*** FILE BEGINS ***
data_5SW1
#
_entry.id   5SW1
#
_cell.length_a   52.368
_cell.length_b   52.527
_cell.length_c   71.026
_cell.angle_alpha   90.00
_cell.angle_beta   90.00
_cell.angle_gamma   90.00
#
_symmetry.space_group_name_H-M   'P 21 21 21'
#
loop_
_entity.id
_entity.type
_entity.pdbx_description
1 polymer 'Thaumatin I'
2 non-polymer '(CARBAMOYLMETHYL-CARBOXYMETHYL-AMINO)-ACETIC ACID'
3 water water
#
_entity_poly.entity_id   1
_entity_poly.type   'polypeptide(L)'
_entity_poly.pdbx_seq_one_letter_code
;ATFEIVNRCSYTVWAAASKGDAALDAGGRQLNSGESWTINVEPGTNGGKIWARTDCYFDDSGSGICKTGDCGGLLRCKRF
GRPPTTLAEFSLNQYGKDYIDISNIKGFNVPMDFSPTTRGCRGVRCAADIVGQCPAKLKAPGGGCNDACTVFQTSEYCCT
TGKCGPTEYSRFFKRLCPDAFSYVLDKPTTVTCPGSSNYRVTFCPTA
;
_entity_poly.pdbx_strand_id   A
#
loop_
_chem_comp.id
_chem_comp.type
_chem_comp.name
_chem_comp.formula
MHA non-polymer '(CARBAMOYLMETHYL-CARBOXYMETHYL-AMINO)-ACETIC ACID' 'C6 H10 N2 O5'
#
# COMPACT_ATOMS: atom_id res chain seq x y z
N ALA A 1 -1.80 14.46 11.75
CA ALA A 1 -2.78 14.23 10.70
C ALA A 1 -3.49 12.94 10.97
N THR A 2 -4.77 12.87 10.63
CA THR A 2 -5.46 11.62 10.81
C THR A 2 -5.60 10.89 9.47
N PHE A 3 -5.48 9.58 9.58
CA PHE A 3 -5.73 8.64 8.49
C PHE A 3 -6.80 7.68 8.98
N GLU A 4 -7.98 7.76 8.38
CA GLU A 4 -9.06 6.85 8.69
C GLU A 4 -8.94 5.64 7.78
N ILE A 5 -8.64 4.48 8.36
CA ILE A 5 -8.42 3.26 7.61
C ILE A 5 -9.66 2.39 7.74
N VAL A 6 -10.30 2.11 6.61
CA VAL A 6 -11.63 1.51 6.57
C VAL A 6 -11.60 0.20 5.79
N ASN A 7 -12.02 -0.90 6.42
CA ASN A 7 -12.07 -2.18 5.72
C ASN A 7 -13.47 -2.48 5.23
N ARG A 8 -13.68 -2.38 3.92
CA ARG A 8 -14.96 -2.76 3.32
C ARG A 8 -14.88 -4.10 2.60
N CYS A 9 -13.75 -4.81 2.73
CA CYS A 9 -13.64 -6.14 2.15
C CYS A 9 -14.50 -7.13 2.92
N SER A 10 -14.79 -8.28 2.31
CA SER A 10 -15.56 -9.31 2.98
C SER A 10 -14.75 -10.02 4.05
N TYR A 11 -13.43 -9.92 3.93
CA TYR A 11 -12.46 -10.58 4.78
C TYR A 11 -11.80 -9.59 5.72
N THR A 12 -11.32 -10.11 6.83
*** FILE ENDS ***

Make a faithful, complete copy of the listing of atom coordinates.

data_5SW1
#
_entry.id   5SW1
#
_cell.length_a   52.368
_cell.length_b   52.527
_cell.length_c   71.026
_cell.angle_alpha   90.00
_cell.angle_beta   90.00
_cell.angle_gamma   90.00
#
_symmetry.space_group_name_H-M   'P 21 21 21'
#
loop_
_entity.id
_entity.type
_entity.pdbx_description
1 polymer 'Thaumatin I'
2 non-polymer '(CARBAMOYLMETHYL-CARBOXYMETHYL-AMINO)-ACETIC ACID'
3 water water
#
_entity_poly.entity_id   1
_entity_poly.type   'polypeptide(L)'
_entity_poly.pdbx_seq_one_letter_code
;ATFEIVNRCSYTVWAAASKGDAALDAGGRQLNSGESWTINVEPGTNGGKIWARTDCYFDDSGSGICKTGDCGGLLRCKRF
GRPPTTLAEFSLNQYGKDYIDISNIKGFNVPMDFSPTTRGCRGVRCAADIVGQCPAKLKAPGGGCNDACTVFQTSEYCCT
TGKCGPTEYSRFFKRLCPDAFSYVLDKPTTVTCPGSSNYRVTFCPTA
;
_entity_poly.pdbx_strand_id   A
#
loop_
_chem_comp.id
_chem_comp.type
_chem_comp.name
_chem_comp.formula
MHA non-polymer '(CARBAMOYLMETHYL-CARBOXYMETHYL-AMINO)-ACETIC ACID' 'C6 H10 N2 O5'
#
# COMPACT_ATOMS: atom_id res chain seq x y z
N ALA A 1 -1.80 14.46 11.75
CA ALA A 1 -2.78 14.23 10.70
C ALA A 1 -3.49 12.94 10.97
N THR A 2 -4.77 12.87 10.63
CA THR A 2 -5.46 11.62 10.81
C THR A 2 -5.60 10.89 9.47
N PHE A 3 -5.48 9.58 9.58
CA PHE A 3 -5.73 8.64 8.49
C PHE A 3 -6.80 7.68 8.98
N GLU A 4 -7.98 7.76 8.38
CA GLU A 4 -9.06 6.85 8.69
C GLU A 4 -8.94 5.64 7.78
N ILE A 5 -8.64 4.48 8.36
CA ILE A 5 -8.42 3.26 7.61
C ILE A 5 -9.66 2.39 7.74
N VAL A 6 -10.30 2.11 6.61
CA VAL A 6 -11.63 1.51 6.57
C VAL A 6 -11.60 0.20 5.79
N ASN A 7 -12.02 -0.90 6.42
CA ASN A 7 -12.07 -2.18 5.72
C ASN A 7 -13.47 -2.48 5.23
N ARG A 8 -13.68 -2.38 3.92
CA ARG A 8 -14.96 -2.76 3.32
C ARG A 8 -14.88 -4.10 2.60
N CYS A 9 -13.75 -4.81 2.73
CA CYS A 9 -13.64 -6.14 2.15
C CYS A 9 -14.50 -7.13 2.92
N SER A 10 -14.79 -8.28 2.31
CA SER A 10 -15.56 -9.31 2.98
C SER A 10 -14.75 -10.02 4.05
N TYR A 11 -13.43 -9.92 3.93
CA TYR A 11 -12.46 -10.58 4.78
C TYR A 11 -11.80 -9.59 5.72
N THR A 12 -11.32 -10.11 6.83